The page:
Chef Cooper’s Whisky-rubbed Cured Salmon in Orange, VA

After writing my previous post about Virginia-made single malt whisky from the Copper Fox Distillery,  I thought I’d continue the Virginia spirits topic with a recipe.  I consulted one our region’s finest chefs, Randy Cooper, from Elmwood at Sparks.  Elmwood at Sparks is one of several outstanding fine dining restaurants in our region, but it is the only one of its kind right here on Main Street in Orange, VA, just a block away from our Virginia Bed and Breakfast! Our guests thoroughly enjoy Elmwood at Sparks. We have never recieved a negative review, and Chef Cooper puts his extensive experience with French and American style cuisines to good use. We recieve the best comments about the delectable sauces and scrumptious soups Chef Cooper crafts. Since I have been exploring the many options for Virginia-produced whisky and other spirits, I asked Chef Cooper to recommend a recipe using whisky as an ingredient. The recipe below is what he provided, and I can’t wait to try it!  Please try it yourselves, and tell me what you think! “Whiskey Rubbed Cured Salmon”  2# Fresh Salmon 375 ML Your favorite Whiskey 4 oz ginger- sliced 2 sprigs rosemary 2 sprigs thyme 3# salt 3# Sugar 1T black peppercorns Cheesecloth as needed Combine in sauce pot over high heat : whiskey, thyme, rosemary, half of peppercorns,  and ginger. Reduce by half- CAUTION- this may flame (remove from heat and allow to reduce over lower heat)- allow to cool. Wrap salmon in cheesecloth and place in a deep baking dish. Pour ingredients over cheesecloth-wrapped salmon  and allow to marinade for up to 24 hours. Combine salt,...

Single Malt Whisky Comes from Scotland—or Does It?

Be prepared, dear readers, for this is my “coming out” day.  I’m a whisky man.  There– I said it. Out loud and in the heart of genteel Virginia Wine Country.  This may come as a shock to Virginia Wine enthusiasts who have come to know our Bed and Breakfast in Orange, VA as a place that exclusively serves fine Virginia Wine from local wineries, such as Barboursville, Keswick, Old House, Prince Michel, Gray Ghost, and quite a few others.  We’ve held Virginia wine tasting events, hosted receptions with Virginia wine, offered tours to Virginia wineries, tasted hundreds of Virginia wines ourselves, and generally do all we can to promote Virginia Wine, especially those crafted on the Journey Through Hallowed Ground and the Monticello Wine Trail.  But I prefer whisky. I’m sorry, I just do. Don’t hate me because I like spirits.  In my formative years of alcohol consumption, a man of dubious character said to me: “If you’re going to drink, drink like a man.”  He then handed me a bottle of George Dickel No. 12, suggesting that it was a finer beverage than Jack Daniel’s Old No. 7.  I wouldn’t have known the difference at the time, so I took him at his word.  The first sip went down like a razor blade, but after that my taste for alcohol was a whisky taste—George Dickel No. 12 in particular.  Then, I made it my mission to educate my college roommate—God rest his soul—in the same tradition. He did me proud. I’ve tried to uphold that tradition ever since.  George Dickle no. 12 is certainly a fine beverage, and...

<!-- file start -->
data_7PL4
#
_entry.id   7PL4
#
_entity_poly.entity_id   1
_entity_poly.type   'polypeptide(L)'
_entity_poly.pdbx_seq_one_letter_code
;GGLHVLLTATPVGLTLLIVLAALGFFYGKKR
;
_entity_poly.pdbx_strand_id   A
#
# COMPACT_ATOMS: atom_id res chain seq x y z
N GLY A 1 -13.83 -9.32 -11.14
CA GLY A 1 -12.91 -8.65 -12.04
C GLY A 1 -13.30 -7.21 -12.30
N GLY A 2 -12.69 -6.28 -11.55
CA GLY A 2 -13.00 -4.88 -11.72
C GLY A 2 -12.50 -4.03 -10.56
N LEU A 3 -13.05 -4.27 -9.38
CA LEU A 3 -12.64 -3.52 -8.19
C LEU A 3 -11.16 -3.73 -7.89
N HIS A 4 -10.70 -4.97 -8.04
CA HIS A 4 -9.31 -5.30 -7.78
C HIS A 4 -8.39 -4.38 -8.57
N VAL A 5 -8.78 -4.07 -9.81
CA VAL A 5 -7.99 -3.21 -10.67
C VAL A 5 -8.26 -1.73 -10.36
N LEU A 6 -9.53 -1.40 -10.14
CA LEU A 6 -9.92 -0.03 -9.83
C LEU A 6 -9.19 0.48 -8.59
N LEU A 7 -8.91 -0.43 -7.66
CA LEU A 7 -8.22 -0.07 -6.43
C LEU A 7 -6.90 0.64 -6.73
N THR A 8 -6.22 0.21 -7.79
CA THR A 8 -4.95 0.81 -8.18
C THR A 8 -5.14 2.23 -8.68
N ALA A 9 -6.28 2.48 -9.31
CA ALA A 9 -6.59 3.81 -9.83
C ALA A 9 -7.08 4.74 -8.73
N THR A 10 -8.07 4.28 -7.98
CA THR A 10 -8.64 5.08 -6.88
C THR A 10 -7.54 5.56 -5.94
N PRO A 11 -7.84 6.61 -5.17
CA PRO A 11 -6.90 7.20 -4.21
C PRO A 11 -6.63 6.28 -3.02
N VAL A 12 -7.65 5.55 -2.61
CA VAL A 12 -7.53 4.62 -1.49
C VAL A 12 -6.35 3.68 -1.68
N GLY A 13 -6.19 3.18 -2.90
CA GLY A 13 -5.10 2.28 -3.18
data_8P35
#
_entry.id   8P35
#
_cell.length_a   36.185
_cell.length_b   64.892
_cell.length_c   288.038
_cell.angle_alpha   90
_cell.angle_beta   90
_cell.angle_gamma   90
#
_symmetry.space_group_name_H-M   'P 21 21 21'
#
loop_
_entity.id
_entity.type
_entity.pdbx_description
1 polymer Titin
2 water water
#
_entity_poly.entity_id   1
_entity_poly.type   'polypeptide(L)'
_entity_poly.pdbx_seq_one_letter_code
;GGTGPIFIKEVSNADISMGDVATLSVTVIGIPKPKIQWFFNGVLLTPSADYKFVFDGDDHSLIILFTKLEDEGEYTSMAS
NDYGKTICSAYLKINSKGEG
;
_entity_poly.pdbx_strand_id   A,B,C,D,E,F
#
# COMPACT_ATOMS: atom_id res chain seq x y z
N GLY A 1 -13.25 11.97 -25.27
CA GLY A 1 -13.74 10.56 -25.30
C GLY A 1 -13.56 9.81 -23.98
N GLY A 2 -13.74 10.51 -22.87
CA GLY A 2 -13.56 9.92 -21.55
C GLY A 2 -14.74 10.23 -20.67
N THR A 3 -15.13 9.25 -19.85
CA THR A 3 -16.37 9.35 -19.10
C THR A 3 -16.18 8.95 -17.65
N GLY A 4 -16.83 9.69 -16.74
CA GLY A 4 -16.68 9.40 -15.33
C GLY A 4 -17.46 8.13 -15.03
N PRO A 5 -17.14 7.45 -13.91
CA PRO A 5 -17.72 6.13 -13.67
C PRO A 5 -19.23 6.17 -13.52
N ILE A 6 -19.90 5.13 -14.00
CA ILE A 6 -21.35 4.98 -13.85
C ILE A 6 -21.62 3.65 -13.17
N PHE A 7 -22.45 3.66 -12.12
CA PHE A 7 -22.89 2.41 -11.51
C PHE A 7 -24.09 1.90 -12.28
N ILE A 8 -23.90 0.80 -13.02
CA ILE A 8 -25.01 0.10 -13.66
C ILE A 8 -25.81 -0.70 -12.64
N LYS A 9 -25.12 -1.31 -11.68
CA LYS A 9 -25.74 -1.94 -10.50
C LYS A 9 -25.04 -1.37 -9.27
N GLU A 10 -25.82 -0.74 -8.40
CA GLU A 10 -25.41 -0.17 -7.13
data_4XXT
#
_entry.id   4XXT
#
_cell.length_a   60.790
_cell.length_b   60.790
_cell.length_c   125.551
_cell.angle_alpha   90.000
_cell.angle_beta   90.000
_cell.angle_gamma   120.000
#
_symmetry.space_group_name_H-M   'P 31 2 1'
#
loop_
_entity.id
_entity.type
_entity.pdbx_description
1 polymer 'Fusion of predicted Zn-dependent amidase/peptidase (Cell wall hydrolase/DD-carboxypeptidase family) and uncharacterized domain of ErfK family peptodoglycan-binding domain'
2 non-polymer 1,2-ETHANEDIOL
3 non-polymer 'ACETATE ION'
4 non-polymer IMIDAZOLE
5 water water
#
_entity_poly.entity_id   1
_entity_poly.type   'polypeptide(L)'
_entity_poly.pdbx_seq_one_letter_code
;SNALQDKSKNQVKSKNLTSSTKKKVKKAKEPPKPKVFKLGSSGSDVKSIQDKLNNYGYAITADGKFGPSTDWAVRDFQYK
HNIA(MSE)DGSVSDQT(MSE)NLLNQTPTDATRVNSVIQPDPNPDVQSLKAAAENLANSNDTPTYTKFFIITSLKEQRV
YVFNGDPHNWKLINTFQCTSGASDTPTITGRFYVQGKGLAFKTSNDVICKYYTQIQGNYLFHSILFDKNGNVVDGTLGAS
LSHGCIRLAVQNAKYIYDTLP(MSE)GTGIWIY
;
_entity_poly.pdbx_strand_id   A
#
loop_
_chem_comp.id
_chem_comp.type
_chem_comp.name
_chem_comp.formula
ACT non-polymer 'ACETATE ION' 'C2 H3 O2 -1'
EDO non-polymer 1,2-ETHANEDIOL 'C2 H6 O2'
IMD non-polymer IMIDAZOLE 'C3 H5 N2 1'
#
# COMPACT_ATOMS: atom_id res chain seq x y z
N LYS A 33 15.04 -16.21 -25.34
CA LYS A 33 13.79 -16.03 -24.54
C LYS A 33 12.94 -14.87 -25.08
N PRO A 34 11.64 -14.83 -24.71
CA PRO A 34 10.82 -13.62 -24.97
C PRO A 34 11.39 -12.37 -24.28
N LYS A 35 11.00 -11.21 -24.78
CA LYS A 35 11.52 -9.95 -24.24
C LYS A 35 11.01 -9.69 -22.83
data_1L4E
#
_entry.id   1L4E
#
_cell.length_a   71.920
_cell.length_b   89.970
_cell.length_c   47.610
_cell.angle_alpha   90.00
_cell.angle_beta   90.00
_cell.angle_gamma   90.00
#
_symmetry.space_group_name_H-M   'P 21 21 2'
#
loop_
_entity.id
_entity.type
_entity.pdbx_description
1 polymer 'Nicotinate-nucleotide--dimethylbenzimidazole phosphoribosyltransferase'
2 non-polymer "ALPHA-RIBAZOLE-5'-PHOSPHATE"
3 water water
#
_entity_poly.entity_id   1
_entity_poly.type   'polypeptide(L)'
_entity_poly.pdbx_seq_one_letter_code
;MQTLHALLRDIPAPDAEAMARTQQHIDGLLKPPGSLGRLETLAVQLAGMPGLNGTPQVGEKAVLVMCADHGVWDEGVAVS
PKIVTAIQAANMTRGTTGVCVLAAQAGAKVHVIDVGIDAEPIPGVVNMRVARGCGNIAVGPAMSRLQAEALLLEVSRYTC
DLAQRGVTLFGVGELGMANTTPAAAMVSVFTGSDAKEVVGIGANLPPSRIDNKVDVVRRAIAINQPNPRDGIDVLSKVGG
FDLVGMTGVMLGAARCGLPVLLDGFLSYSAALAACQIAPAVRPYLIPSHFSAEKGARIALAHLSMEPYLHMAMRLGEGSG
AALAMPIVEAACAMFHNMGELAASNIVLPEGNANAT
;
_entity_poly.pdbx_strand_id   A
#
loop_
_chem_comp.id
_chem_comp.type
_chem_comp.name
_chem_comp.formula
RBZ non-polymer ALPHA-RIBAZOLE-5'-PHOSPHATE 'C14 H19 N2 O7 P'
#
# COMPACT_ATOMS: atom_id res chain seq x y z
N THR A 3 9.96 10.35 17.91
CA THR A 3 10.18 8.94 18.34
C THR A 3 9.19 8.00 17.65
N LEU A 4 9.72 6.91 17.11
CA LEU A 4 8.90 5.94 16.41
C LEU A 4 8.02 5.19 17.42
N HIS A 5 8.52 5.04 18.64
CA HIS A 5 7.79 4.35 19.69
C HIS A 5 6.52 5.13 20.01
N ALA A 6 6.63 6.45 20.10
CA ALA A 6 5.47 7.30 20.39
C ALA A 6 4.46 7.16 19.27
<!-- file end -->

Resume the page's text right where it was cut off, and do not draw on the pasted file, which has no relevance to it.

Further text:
Holladay Memories

I have a lot to write about, so I don’t know where to begin!  As 2010 winds down, I’m looking back at some of the extraordinary things that have happened at the Holladay House– receptions, events, 1500 costumed kids filling Main Street for Halloween, the Christmas  parade, wine festivals….  What should I write about next? With the Civil War Sesquicentennial (I’ll let you google that–it took me a little while to pronounce it correctly, too, and I was an English major!) kicking off in grand style next year, I’ll continue on an historic theme: our historic inn! Many of you may recall that late last year we hosted a Memories Reception.  The idea was to invite as  many long-time local residents as we could to help us learn about and record the storied history of our historic bed and breakfast in Orange, VA. The food was fantastic (prepared by our friend and frequent chef, Paul Diegl), and the Virginia Wine  flowed like…well… like wine! But, the real joy was hearing local residents recount their tales of daring-do in the Town of Orange, and specifically the Holladay House. It was an historian’s delight. We even displayed much of Dr. Holladay’s antique medical and surgical equipment, some of which was over 100 years old! I’ll write more about the specific oral histories later, and will just say that our primary goal was to collect as much info as we could, and then invite everyone back a year later to hear about what we had collected. And, that’s what we did!  For the encore event, we unveiled an improvement we completed in...